7 March 2022

Who dunnit? Ask the bug on the corpse

Clinical RedHerring The Back Page

Insects can leave hidden clues at crime scenes.

Murder mysteries could be easily solved if we could just ask the fly on the wall what happened. 

Forensic entomology takes that idea to the next level by investigating the bug situation at the scene of the crime and using data from the insects to make conclusions about the time of death and what poisons or substances might have been consumed by the deceased. 

So, how does one turn the creepy crawlies into allies?

Dr Paola Magni, a senior lecturer in forensic science at Murdoch University, recently published a story in The Conversation on this topic.

“At a crime scene, flies and maggots can be used to determine how long it has been since a person or animal died, if they have been moved or neglected prior to death – and what drugs or poisons they had in their system,” writes Dr Magni.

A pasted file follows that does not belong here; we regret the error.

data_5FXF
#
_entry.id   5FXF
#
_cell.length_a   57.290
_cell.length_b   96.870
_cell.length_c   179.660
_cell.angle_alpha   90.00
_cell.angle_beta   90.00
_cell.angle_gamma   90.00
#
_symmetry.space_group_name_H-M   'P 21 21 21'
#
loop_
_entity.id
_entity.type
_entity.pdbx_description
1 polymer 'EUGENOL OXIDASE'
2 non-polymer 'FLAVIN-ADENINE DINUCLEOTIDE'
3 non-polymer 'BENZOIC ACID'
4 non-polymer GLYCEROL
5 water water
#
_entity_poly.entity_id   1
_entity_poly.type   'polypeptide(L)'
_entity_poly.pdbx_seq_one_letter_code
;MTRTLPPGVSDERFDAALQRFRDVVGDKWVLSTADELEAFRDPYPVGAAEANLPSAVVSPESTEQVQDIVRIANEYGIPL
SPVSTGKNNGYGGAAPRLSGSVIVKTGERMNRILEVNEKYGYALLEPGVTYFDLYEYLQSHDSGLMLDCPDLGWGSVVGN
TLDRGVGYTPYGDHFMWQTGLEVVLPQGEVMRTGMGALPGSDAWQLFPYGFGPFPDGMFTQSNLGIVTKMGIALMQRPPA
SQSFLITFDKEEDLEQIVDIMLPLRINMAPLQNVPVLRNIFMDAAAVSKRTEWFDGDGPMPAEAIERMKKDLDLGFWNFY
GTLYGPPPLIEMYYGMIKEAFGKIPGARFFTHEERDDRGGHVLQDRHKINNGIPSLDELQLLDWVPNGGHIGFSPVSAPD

“Often flies can help estimate the time of death, as an entomologist can identify the flies or maggots, look at environmental conditions such as temperature, and thereby calculate the amount of time they have been growing.”

Insect exoskeletons are made of chitin, which is similar to the keratin protein in human hair. Just as scientists can analyse human hair to discover drug use going back several months, toxicological analyses can be run on insect exoskeletons that have been consuming a carcass. 

This discipline is known as “entomotoxicology” and is particularly useful when tissues, hair and fluids are unavailable for testing. 

The origins of forensic entomology go way back to the 13th century when a Chinese judge Sung Tzu solved a stabbing murder mystery in a rice field by looking at all the workers’ sickles and seeing which one attracted flies through the smell of traces of blood. 

A forensic entomologist in the field…

Was the candlestick in the observatory? Ask the maggots! And send story tips to felicity@medicalrepublic.com.au

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